Cameron: "What kind of Europe do we want?"
Angela Merkel: "The task of our generation is to complete economic and monetary union, and build political union in Europe, step by step. That does not mean less Europe, it means more Europe. If the euro fails, then Europe will fail.
David Cameron: "Change brings opportunities, an opportunity to begin to refashion the EU so it better serves this nation’s interests and the interests of its other 26 nations too. An opportunity, in Britain’s case, for powers to ebb back instead of flow away, and for the European Union to focus on what really matters. That is the kind of fundamental reform I yearn for, and I am determined to do everything possible to deliver it."
If these statements are not mutally exclusive, there is certainly a chasm between them of the order of that which separates heaven from hell. Chancellor Merkel helpfully confirms that the ECSC/EEC/EC/EU project was and is about political union; not mere matters of trade, as we were told in 1973. She also succinctly confirms the Monnet/Schuman doctrine of the incremental fusion of nation states. 'Fused’ is the word Monnet used in 1952, and is wholly consistent with the language of EU treaties. For this to be achieved without the peoples of Europe realising what was happening, the plan was to be accomplished in successive steps. Each was to be disguised as having an economic purpose, but all, taken together, would inevitably and irreversibly lead to federation.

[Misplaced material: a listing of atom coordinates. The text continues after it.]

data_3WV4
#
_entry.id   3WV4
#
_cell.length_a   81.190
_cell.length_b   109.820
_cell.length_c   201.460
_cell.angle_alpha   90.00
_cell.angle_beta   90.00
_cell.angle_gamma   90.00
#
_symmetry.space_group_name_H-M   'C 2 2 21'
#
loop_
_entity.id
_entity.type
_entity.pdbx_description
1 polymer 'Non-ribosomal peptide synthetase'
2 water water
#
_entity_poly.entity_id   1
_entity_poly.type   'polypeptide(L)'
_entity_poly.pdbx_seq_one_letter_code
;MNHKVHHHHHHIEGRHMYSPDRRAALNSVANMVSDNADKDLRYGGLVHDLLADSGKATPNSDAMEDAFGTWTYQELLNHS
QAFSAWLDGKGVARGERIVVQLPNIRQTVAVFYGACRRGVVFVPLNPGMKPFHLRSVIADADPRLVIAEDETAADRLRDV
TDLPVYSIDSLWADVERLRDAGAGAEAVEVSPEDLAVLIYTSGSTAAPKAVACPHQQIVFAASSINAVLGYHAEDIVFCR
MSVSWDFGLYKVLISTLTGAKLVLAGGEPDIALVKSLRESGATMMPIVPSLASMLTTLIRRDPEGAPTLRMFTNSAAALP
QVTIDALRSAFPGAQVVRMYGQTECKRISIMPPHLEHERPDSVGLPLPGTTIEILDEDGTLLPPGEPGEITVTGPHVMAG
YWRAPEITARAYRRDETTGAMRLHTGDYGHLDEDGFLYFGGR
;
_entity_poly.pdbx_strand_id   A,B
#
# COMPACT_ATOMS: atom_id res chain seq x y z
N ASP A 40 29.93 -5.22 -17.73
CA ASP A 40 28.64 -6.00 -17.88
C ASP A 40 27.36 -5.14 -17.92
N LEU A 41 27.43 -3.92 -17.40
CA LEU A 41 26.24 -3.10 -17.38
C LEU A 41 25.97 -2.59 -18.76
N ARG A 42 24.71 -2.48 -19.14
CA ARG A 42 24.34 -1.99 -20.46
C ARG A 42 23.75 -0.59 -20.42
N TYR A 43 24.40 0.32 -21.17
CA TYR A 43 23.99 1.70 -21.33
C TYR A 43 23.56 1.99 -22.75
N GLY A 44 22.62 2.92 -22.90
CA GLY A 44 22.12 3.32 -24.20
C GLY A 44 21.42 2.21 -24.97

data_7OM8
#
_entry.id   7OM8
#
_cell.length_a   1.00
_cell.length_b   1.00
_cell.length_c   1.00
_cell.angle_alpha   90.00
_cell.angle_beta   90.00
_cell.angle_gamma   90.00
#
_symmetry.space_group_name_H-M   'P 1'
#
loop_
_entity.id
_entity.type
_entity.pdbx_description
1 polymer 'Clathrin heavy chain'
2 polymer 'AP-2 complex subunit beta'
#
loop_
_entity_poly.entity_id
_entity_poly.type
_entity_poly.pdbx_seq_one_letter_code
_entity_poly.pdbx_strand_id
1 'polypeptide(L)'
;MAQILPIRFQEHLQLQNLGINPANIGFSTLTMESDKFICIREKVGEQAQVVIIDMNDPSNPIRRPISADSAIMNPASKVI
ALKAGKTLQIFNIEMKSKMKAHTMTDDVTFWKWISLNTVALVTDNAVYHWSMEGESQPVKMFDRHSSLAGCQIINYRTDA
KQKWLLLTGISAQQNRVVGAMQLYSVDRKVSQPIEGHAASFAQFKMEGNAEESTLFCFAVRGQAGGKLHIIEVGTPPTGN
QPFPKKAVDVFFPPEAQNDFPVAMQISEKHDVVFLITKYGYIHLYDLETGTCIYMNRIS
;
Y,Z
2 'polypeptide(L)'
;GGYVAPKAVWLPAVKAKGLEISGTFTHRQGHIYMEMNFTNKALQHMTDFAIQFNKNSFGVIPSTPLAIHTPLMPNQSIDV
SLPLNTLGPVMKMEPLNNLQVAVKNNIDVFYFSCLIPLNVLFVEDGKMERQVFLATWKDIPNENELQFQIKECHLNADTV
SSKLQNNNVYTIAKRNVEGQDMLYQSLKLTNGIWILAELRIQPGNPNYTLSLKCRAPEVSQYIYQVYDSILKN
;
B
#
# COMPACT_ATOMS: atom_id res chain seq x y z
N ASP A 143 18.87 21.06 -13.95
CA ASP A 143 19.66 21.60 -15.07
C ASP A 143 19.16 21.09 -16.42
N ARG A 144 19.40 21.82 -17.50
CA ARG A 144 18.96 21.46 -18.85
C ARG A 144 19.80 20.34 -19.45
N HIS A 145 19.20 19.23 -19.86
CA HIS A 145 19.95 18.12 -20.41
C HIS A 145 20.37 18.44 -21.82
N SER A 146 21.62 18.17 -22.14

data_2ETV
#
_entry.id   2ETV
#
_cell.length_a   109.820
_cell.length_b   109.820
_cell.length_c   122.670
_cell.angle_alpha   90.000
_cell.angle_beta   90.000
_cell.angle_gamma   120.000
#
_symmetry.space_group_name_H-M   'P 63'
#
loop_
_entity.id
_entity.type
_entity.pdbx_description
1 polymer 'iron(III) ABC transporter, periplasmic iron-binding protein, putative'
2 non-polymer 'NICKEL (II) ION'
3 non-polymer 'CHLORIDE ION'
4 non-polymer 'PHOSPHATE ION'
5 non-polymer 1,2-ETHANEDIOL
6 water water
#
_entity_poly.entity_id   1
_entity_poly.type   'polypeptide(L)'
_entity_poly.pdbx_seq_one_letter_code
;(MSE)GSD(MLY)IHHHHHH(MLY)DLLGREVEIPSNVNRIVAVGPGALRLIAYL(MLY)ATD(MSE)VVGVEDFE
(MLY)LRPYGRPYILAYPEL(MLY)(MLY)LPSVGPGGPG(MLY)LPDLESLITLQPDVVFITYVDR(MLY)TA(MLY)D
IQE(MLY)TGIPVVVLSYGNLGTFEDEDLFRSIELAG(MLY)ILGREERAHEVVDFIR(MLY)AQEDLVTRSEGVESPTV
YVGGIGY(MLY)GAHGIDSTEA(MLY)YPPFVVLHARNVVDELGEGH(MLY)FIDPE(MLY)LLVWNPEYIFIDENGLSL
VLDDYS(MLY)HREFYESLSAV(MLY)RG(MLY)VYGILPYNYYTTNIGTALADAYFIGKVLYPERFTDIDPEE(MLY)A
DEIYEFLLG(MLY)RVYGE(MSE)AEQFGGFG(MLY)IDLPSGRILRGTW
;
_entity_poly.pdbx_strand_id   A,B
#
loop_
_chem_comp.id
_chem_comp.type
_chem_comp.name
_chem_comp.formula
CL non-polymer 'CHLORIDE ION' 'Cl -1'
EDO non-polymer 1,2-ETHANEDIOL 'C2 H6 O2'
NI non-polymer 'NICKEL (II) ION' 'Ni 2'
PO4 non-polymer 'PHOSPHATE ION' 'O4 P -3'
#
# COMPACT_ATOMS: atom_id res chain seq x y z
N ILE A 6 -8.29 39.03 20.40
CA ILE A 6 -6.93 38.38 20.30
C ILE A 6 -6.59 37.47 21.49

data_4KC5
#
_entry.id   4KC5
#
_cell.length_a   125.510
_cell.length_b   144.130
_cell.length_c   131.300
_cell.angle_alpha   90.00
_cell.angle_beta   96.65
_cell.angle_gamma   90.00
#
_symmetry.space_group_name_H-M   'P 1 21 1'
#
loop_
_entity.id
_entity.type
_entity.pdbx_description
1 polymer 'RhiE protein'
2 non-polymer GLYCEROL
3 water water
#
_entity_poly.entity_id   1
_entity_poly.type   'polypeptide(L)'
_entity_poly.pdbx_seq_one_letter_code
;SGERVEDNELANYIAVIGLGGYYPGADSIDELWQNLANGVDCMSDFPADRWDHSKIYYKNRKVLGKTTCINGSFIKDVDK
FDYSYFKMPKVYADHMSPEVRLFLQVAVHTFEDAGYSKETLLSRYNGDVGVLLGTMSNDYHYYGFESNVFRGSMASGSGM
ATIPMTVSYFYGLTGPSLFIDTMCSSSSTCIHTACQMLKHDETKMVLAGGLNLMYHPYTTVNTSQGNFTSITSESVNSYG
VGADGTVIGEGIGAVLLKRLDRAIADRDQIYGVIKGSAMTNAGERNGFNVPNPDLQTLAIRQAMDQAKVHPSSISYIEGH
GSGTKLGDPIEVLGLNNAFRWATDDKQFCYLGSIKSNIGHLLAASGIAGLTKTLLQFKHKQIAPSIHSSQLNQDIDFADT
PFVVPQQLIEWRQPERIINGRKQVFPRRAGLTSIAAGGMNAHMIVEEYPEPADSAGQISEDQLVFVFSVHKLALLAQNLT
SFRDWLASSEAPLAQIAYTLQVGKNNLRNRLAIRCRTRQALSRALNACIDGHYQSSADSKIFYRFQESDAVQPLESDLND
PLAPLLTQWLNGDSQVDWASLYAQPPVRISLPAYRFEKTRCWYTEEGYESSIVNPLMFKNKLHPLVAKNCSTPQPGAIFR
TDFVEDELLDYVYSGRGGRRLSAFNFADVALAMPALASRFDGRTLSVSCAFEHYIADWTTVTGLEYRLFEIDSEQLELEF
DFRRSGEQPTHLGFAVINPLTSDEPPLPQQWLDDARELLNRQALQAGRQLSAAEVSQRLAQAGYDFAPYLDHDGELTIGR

After Europe’s coal and steel production were pooled, Europe’s atomic programmes were to be co-ordinated. Then would follow the Common Agricultural Policy and the Common Market. After this would come the single currency, and so on. The anti-EEC leaflet of the 1975 referendum plainly set out the dangers of such a federation, warning: ‘The fundamental question is whether or not we remain free to rule ourselves in our own way... the Common Market...sets out by stages to merge Britain with France, Germany, Italy and other countries into a single nation... our right, by our votes, to change policies and laws in Britain will steadily dwindle.’ Hugh Gaitskell uttered the same warning at the 1962 Labour Party Conference, when he spoke of ‘the end of Britain as an independent nation state... the end of a thousand years of history. You may say “let it end” but, my goodness, it is a decision that needs a little care and thought.’
It would be easy to confuse Gaitskell with today's 'xenophobic right-wing swivel-eyed loons'. But successive European treaties have shown that his fears were not without foundation. The question for Mr Cameron is what will he do if France and Germany proceed (as they will) with 'more Europe'? Eurosceptic-sounding speeches are all well and good, but there comes a point when the rhetoric is devoid of credibility. The Prime Minister is not stupid: he knows that 'for powers to ebb back instead of flow away' will require the unanimous consent of 26 other nations. That means a further amendment to the Treaty of Rome, and so a new EU treaty. And he is pledged to put any further treaty to a referendum of the people. Hmm...